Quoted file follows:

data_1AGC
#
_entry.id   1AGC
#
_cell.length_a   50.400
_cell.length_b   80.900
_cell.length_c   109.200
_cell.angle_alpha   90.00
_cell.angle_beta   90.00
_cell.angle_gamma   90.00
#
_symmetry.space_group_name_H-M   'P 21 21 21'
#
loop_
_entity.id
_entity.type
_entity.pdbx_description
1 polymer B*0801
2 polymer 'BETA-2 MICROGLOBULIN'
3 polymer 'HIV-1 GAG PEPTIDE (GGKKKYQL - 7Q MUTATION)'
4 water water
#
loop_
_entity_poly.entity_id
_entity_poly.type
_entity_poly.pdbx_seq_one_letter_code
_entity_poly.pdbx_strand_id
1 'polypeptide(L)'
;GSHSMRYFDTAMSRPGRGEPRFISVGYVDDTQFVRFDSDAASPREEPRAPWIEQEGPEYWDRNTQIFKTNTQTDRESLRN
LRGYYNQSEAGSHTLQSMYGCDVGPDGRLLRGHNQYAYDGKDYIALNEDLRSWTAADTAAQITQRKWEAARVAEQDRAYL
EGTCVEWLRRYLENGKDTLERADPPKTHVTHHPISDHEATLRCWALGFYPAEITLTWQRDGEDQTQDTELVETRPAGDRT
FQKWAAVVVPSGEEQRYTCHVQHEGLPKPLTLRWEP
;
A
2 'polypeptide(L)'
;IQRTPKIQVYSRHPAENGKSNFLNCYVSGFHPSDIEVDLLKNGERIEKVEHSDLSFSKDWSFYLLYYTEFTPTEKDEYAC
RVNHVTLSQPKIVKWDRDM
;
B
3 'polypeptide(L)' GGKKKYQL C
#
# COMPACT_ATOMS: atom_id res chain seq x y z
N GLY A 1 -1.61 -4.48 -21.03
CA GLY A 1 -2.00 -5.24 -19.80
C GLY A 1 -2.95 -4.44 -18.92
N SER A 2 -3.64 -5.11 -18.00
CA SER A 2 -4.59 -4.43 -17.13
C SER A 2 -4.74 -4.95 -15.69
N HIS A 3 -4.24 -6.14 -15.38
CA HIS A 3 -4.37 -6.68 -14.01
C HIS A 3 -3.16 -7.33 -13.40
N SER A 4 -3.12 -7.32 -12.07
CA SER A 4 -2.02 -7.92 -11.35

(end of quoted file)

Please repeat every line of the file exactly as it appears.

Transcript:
data_1AGC
#
_entry.id   1AGC
#
_cell.length_a   50.400
_cell.length_b   80.900
_cell.length_c   109.200
_cell.angle_alpha   90.00
_cell.angle_beta   90.00
_cell.angle_gamma   90.00
#
_symmetry.space_group_name_H-M   'P 21 21 21'
#
loop_
_entity.id
_entity.type
_entity.pdbx_description
1 polymer B*0801
2 polymer 'BETA-2 MICROGLOBULIN'
3 polymer 'HIV-1 GAG PEPTIDE (GGKKKYQL - 7Q MUTATION)'
4 water water
#
loop_
_entity_poly.entity_id
_entity_poly.type
_entity_poly.pdbx_seq_one_letter_code
_entity_poly.pdbx_strand_id
1 'polypeptide(L)'
;GSHSMRYFDTAMSRPGRGEPRFISVGYVDDTQFVRFDSDAASPREEPRAPWIEQEGPEYWDRNTQIFKTNTQTDRESLRN
LRGYYNQSEAGSHTLQSMYGCDVGPDGRLLRGHNQYAYDGKDYIALNEDLRSWTAADTAAQITQRKWEAARVAEQDRAYL
EGTCVEWLRRYLENGKDTLERADPPKTHVTHHPISDHEATLRCWALGFYPAEITLTWQRDGEDQTQDTELVETRPAGDRT
FQKWAAVVVPSGEEQRYTCHVQHEGLPKPLTLRWEP
;
A
2 'polypeptide(L)'
;IQRTPKIQVYSRHPAENGKSNFLNCYVSGFHPSDIEVDLLKNGERIEKVEHSDLSFSKDWSFYLLYYTEFTPTEKDEYAC
RVNHVTLSQPKIVKWDRDM
;
B
3 'polypeptide(L)' GGKKKYQL C
#
# COMPACT_ATOMS: atom_id res chain seq x y z
N GLY A 1 -1.61 -4.48 -21.03
CA GLY A 1 -2.00 -5.24 -19.80
C GLY A 1 -2.95 -4.44 -18.92
N SER A 2 -3.64 -5.11 -18.00
CA SER A 2 -4.59 -4.43 -17.13
C SER A 2 -4.74 -4.95 -15.69
N HIS A 3 -4.24 -6.14 -15.38
CA HIS A 3 -4.37 -6.68 -14.01
C HIS A 3 -3.16 -7.33 -13.40
N SER A 4 -3.12 -7.32 -12.07
CA SER A 4 -2.02 -7.92 -11.35